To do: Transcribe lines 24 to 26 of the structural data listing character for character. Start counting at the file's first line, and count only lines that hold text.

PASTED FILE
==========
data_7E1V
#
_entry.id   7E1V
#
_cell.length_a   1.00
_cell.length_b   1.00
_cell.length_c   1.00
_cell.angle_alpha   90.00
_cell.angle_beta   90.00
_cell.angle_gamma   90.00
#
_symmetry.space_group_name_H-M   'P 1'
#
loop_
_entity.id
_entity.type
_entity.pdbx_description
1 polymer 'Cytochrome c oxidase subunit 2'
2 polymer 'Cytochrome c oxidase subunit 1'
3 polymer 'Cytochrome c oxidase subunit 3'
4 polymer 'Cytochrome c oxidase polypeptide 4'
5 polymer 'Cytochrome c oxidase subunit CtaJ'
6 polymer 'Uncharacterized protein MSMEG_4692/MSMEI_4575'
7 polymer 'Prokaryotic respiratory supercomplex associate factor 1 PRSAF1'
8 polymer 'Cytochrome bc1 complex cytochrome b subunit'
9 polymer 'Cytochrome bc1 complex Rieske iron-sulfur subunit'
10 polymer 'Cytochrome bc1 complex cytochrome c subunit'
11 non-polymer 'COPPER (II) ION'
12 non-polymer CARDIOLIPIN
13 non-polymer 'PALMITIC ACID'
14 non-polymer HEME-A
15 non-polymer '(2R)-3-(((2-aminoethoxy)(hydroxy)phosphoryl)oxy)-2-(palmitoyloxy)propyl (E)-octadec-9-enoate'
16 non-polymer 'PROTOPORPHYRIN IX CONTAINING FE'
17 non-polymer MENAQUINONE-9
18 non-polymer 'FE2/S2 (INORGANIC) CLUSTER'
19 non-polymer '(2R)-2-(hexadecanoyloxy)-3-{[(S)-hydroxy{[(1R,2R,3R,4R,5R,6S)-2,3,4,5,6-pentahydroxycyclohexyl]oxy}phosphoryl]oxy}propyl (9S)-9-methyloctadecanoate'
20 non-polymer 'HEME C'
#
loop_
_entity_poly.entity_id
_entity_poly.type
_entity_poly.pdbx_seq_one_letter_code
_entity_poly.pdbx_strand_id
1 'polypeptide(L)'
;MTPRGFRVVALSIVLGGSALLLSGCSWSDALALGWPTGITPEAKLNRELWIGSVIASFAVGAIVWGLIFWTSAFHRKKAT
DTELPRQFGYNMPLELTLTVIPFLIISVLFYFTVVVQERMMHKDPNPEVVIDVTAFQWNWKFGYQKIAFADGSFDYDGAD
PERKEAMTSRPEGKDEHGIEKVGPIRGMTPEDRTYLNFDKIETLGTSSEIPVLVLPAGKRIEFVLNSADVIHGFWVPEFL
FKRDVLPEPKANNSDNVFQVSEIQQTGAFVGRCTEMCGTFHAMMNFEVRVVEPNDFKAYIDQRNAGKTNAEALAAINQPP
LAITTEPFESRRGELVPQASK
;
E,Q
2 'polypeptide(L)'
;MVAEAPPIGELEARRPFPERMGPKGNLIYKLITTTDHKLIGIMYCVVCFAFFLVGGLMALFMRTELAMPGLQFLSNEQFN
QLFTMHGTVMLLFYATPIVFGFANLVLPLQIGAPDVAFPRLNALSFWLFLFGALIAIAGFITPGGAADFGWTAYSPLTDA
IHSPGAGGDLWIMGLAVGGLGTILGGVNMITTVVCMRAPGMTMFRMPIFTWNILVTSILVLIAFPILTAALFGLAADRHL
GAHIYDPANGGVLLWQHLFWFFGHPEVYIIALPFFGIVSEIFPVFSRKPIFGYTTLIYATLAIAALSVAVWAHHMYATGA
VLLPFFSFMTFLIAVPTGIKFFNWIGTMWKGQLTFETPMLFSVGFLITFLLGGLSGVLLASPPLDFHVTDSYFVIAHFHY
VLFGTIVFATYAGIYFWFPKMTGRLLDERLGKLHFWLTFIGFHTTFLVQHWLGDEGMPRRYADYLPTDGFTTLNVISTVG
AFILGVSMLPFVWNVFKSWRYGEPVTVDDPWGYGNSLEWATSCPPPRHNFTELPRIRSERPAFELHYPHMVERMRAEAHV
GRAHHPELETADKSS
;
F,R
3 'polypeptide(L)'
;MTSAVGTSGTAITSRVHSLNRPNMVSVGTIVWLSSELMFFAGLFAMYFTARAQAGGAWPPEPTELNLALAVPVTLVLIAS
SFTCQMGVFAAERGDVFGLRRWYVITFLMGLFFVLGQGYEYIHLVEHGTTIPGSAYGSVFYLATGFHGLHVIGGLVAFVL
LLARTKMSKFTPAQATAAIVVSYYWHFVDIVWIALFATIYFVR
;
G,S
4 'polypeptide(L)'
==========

7 polymer 'Prokaryotic respiratory supercomplex associate factor 1 PRSAF1'
8 polymer 'Cytochrome bc1 complex cytochrome b subunit'
9 polymer 'Cytochrome bc1 complex Rieske iron-sulfur subunit'